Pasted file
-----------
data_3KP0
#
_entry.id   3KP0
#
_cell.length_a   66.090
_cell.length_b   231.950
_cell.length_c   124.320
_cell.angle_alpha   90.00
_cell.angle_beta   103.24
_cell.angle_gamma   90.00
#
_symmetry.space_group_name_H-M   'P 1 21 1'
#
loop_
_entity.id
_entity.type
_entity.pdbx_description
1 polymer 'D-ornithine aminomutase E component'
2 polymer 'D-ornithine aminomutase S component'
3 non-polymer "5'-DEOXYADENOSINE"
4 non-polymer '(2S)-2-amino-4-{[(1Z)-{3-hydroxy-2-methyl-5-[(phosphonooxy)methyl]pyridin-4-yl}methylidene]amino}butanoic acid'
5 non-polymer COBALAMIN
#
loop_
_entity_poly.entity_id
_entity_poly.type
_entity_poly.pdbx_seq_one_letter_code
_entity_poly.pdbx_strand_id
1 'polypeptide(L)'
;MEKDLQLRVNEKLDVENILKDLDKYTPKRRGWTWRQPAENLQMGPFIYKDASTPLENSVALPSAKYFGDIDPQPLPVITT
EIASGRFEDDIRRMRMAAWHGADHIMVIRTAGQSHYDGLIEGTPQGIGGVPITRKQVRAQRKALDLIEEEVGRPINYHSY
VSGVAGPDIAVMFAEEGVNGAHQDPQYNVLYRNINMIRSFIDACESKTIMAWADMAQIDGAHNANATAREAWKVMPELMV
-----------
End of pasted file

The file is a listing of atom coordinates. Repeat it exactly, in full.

data_3KP0
#
_entry.id   3KP0
#
_cell.length_a   66.090
_cell.length_b   231.950
_cell.length_c   124.320
_cell.angle_alpha   90.00
_cell.angle_beta   103.24
_cell.angle_gamma   90.00
#
_symmetry.space_group_name_H-M   'P 1 21 1'
#
loop_
_entity.id
_entity.type
_entity.pdbx_description
1 polymer 'D-ornithine aminomutase E component'
2 polymer 'D-ornithine aminomutase S component'
3 non-polymer "5'-DEOXYADENOSINE"
4 non-polymer '(2S)-2-amino-4-{[(1Z)-{3-hydroxy-2-methyl-5-[(phosphonooxy)methyl]pyridin-4-yl}methylidene]amino}butanoic acid'
5 non-polymer COBALAMIN
#
loop_
_entity_poly.entity_id
_entity_poly.type
_entity_poly.pdbx_seq_one_letter_code
_entity_poly.pdbx_strand_id
1 'polypeptide(L)'
;MEKDLQLRVNEKLDVENILKDLDKYTPKRRGWTWRQPAENLQMGPFIYKDASTPLENSVALPSAKYFGDIDPQPLPVITT
EIASGRFEDDIRRMRMAAWHGADHIMVIRTAGQSHYDGLIEGTPQGIGGVPITRKQVRAQRKALDLIEEEVGRPINYHSY
VSGVAGPDIAVMFAEEGVNGAHQDPQYNVLYRNINMIRSFIDACESKTIMAWADMAQIDGAHNANATAREAWKVMPELMV